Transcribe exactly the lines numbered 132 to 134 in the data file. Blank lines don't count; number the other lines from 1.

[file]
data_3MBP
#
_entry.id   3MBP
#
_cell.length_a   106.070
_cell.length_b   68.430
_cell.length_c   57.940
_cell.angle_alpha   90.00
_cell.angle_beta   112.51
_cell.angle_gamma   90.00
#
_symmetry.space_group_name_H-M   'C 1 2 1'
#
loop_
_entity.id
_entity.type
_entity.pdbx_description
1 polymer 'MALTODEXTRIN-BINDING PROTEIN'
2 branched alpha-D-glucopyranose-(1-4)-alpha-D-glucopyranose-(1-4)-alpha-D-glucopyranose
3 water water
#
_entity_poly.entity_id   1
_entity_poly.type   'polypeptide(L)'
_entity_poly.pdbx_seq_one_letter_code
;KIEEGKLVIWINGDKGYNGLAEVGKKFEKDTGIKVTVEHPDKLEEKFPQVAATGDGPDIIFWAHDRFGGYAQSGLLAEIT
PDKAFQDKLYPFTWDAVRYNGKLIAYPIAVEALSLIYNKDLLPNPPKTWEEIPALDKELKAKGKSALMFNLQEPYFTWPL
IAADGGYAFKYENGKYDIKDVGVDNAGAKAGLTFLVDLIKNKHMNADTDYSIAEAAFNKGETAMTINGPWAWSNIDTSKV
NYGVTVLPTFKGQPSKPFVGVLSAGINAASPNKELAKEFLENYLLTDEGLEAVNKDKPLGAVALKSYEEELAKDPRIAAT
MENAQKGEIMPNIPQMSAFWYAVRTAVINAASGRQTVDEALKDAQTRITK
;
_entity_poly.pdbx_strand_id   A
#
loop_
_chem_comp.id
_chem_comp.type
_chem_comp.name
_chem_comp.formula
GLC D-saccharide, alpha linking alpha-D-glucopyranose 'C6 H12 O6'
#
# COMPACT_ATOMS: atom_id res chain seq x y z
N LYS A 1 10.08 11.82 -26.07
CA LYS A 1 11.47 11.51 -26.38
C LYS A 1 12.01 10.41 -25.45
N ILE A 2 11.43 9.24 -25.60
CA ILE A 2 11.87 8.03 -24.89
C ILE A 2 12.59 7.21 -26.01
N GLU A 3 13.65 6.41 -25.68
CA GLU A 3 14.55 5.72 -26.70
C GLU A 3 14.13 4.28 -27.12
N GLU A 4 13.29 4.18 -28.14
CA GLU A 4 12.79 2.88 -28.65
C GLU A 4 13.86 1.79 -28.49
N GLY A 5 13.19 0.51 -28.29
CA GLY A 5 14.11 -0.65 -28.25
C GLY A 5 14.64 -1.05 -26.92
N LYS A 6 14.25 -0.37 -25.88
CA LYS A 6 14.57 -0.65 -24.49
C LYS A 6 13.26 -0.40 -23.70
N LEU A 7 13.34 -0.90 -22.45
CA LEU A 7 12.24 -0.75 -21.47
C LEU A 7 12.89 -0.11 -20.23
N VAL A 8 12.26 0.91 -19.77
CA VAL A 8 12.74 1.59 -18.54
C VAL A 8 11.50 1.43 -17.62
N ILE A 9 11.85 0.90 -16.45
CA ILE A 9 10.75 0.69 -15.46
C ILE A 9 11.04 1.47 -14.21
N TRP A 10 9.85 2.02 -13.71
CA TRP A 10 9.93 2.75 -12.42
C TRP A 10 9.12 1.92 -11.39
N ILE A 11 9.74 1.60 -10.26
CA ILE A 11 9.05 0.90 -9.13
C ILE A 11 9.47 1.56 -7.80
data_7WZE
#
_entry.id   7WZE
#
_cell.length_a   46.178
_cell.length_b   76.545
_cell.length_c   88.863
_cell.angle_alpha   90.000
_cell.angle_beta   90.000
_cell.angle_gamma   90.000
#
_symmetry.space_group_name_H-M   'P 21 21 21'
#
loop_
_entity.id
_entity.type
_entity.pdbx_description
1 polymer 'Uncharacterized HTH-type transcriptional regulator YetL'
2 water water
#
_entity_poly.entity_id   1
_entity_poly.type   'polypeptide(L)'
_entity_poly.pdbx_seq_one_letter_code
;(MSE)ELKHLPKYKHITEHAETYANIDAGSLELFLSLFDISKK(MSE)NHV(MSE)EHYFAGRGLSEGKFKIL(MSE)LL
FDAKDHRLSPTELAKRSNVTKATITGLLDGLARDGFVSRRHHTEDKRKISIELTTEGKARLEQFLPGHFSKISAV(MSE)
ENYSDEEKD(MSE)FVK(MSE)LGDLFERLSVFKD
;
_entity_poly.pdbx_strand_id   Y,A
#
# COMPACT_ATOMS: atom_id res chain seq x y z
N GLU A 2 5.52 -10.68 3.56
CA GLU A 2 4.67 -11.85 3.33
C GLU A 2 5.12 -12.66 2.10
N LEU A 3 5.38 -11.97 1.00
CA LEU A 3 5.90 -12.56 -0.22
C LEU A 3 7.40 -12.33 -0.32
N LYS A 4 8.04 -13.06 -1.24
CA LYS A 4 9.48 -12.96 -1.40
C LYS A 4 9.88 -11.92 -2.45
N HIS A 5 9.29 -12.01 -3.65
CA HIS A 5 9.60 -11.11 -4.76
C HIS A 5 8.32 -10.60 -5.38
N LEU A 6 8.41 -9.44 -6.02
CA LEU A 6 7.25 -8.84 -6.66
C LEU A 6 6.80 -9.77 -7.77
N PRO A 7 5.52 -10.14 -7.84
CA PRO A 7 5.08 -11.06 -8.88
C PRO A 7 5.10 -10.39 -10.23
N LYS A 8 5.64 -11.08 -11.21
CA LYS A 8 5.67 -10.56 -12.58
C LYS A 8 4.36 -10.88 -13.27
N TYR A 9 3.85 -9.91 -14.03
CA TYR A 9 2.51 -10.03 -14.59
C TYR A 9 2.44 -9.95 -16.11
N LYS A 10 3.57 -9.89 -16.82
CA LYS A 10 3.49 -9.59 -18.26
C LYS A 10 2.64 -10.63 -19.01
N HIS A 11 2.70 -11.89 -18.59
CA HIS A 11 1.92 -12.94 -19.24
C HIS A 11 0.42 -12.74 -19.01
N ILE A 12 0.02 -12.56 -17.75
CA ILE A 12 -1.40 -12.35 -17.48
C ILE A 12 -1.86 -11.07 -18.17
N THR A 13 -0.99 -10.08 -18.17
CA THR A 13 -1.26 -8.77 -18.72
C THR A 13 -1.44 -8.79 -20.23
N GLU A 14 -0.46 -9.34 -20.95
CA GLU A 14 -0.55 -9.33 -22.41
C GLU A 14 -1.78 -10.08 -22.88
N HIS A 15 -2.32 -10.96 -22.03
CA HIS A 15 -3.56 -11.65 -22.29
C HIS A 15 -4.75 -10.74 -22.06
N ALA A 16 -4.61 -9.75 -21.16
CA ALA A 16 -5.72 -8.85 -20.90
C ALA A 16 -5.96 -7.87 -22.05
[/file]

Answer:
CA HIS A 11 1.92 -12.94 -19.24
C HIS A 11 0.42 -12.74 -19.01
N ILE A 12 0.02 -12.56 -17.75